Students write to their favorite authors
By Gabrielle Birkner
March 8, 2003
DARIEN -- T.J. Thompson, a sixth-grader at Middlesex Middle School, never thought that he'd be on a first-name basis with his favorite author, Jennings Michael Burch.
But a heartfelt letter from T.J. inspired the ailing 62-year-old author of "They Cage the Animals at Night" to strike up an e-mail and telephone correspondence with his 13-year-old fan.
"He said my letter was so great that he read it to his wife," T.J. said. "The last time we got off the phone, he said, 'I love you.' (Burch) brightened up my life, and now I'm trying to return the favor."
T.J. is one of about 92 students in Cici Coutant's sixth-grade writing classes who in January drafted and sent letters to their favorite writers. As a result, more than 20 students have received personalized letters from popular children's authors such as Karen Hesse, Cynthia DeFelice and Louis Sachar.
"Hearing from published authors has been validating for the young writers," said Coutant, a first-year teacher.
Less than two months after T.J. wrote his first letter to Burch, the youngster said he is already feeling more confident about his writing skills.
"People used to make fun of my writing because I couldn't get the wording right," said T.J., who moved with his family to Darien from Northern Ireland five years ago. "He told me to not to worry what anyone else thinks."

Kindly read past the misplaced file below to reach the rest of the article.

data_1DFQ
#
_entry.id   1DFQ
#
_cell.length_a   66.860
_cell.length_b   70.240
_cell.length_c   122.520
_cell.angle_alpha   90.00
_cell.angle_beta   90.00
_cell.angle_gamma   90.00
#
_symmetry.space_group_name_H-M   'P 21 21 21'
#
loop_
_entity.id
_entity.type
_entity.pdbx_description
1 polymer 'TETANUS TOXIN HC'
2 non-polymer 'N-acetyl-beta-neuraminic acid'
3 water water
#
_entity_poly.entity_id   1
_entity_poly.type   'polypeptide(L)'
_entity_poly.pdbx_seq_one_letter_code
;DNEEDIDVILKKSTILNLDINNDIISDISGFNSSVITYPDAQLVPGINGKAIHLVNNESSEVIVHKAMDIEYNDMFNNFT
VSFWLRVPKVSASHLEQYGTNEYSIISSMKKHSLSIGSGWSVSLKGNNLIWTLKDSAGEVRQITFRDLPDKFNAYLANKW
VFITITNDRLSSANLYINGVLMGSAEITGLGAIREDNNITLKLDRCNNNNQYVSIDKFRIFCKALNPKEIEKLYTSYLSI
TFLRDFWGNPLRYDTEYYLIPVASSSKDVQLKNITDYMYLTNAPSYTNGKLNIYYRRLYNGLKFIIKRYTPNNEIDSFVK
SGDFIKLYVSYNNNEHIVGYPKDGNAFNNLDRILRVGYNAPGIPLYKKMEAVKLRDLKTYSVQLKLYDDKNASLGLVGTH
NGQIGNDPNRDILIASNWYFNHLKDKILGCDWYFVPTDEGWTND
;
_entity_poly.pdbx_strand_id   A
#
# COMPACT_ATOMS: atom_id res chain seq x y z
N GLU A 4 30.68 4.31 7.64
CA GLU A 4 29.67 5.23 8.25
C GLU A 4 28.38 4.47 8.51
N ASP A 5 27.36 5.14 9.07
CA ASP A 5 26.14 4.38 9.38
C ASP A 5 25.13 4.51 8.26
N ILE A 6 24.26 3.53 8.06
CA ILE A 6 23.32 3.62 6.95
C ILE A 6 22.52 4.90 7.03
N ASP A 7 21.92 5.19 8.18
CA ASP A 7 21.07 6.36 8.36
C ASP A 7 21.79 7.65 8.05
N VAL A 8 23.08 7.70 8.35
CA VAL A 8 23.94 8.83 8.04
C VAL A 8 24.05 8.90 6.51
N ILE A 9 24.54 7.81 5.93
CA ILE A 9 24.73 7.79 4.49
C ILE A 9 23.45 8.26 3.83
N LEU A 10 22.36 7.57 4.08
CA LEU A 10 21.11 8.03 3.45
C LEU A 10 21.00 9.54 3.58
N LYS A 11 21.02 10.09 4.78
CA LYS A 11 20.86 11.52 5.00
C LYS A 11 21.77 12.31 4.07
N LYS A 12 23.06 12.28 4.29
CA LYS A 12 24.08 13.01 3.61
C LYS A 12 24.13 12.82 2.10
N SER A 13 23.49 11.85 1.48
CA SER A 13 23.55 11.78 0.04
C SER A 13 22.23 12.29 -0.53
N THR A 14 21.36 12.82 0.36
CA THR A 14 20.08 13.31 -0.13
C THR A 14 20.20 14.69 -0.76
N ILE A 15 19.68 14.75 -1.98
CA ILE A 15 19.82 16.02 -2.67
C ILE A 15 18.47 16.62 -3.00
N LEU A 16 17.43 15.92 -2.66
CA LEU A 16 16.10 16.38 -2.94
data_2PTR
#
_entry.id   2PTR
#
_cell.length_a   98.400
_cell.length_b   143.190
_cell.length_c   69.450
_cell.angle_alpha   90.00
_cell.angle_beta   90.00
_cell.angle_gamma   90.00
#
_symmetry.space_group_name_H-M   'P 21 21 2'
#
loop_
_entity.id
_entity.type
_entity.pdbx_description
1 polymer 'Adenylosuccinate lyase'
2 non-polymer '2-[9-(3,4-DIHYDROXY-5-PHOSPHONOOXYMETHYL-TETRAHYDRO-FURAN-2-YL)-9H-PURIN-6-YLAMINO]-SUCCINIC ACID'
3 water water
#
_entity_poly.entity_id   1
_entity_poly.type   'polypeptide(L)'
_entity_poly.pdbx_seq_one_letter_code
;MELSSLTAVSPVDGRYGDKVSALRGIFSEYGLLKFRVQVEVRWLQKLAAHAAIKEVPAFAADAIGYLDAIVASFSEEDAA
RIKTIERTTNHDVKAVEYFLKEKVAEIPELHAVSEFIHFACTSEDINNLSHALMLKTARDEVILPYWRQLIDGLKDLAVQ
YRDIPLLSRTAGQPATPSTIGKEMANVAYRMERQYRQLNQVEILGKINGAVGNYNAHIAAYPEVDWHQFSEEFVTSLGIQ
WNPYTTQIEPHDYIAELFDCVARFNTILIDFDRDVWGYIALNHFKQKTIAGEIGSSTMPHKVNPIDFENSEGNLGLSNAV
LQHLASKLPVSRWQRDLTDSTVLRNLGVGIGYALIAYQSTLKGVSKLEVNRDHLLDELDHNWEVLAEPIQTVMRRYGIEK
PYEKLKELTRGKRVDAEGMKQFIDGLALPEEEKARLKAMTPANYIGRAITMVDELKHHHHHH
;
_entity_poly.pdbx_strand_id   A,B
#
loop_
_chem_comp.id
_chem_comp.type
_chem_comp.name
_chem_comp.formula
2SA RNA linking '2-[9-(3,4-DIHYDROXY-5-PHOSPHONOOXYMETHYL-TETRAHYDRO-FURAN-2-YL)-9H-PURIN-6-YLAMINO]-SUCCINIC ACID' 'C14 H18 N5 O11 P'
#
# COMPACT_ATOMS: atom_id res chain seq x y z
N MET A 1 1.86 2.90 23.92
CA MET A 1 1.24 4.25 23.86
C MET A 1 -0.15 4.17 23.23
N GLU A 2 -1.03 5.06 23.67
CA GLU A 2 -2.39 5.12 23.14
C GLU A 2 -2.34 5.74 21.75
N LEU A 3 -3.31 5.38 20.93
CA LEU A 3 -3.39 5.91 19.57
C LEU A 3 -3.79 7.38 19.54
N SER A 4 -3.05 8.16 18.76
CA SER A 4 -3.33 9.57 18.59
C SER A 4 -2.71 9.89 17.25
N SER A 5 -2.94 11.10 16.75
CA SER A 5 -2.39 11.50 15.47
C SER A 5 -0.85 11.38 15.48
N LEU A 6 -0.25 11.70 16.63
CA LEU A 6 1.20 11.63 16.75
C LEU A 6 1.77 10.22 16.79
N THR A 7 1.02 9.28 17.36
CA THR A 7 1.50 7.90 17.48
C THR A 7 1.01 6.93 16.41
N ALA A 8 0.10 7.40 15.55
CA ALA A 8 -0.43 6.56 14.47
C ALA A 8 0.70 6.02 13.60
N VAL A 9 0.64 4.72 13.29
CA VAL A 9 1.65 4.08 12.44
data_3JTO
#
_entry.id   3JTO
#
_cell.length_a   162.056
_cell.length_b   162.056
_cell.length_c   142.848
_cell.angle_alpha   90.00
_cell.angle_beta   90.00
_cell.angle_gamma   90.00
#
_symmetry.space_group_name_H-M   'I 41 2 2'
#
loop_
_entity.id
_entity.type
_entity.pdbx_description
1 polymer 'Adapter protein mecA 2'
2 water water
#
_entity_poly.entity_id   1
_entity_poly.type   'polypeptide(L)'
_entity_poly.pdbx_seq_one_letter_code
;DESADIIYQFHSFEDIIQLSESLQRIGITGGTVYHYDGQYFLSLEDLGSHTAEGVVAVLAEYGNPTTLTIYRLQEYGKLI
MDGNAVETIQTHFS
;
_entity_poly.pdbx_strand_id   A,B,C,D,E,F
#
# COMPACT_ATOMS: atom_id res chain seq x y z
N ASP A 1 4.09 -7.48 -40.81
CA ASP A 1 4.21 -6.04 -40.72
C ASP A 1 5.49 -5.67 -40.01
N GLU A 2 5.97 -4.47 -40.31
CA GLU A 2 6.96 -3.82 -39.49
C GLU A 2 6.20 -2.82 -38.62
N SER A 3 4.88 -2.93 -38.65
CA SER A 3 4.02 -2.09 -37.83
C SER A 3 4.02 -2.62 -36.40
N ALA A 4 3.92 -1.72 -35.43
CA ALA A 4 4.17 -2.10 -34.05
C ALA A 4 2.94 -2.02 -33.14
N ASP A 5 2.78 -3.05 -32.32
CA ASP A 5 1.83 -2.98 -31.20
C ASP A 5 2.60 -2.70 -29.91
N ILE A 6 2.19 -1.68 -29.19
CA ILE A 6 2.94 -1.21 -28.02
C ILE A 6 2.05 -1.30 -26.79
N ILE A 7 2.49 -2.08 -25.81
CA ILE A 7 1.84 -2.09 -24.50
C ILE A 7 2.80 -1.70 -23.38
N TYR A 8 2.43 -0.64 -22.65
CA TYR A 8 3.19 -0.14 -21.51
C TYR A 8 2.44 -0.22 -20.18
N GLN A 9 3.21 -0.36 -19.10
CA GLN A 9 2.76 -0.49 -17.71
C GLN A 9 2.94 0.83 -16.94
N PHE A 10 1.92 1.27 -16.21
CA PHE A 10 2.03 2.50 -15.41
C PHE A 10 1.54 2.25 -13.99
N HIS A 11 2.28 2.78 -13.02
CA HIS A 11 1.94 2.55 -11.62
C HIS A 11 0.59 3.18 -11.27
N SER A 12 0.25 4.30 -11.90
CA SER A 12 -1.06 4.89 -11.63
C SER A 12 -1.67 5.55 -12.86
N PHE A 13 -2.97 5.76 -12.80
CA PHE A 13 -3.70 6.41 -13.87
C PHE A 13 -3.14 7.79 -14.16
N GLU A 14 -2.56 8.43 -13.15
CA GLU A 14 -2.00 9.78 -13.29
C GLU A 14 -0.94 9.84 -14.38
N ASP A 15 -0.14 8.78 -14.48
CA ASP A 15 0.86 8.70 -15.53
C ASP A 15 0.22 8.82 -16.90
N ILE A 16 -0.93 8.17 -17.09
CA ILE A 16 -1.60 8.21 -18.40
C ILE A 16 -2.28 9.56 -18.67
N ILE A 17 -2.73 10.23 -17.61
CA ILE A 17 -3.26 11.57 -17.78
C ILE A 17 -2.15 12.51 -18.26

Coutant taught her students how to write business correspondences, but encouraged them not to write form letters.
"I wanted them to tell the authors about the types of issues they struggle with as young writers, and get their feedback," she said.
The unorthodox letters begot some candid responses.
In a letter to 12-year-old Hadley Green, author Dyan Sheldon confessed that she loves hearing from her readers.
"It's lonely in my little room in the attic," she wrote to Hadley, "and as you probably know, writing isn't like being a pop singer, nobody applauds you when you're done, so you can never be sure how you've done."
In his letter to Robert Lipsyte, 11-year-old Charlie Orr sought advice on how he could better develop characters when he writes fiction.
Lipsyte -- the author of Charlie's favorite book, "The Contender" -- provided some practical advice.
"You might start by making a few changes in people you know and put them in exciting situations," Lipsyte wrote.
Charlie said he's already implemented the author's advice into his work.
"In a story I'm writing called 'Survival of the Fittest,' I took my 13-year-old brother Andrew, and changed his name and how he wears his clothes," Charlie said.
Eleven-year-old Heidi Lohr, who enjoys writing free-verse poetry, wrote to Poet Laureate Billy Collins about his coming-of-age poem "On Turning Ten."
"I could relate to the poem, because as you get older you have so many more responsibilities," Heidi said. "You hardly have time to imagine or play or do the things you enjoyed as a child."
A response came about a month later.
"I understand your disappointment with the state of the world," Collins wrote to Heidi, "but there will be plenty of time to deal with those things later in life. There are so many things in life that are calling your attention. Believe me, you are going to feel better before you are 12."
Some students who wrote to mega-star authors such as J.K. Rowling or Lemony Snicket received form letters or no letters at all.
"I told them that it was important to put their letters out there, whether or not they receive a response," Coutant said. "They're kind of anxious about hearing back. When other kids are running into school with the letters they received, it becomes an issue."
But then there are stories like T.J.'s.
"It has been a real catalyst for him to continue writing and to gain the confidence he needs to keep going," Coutant said.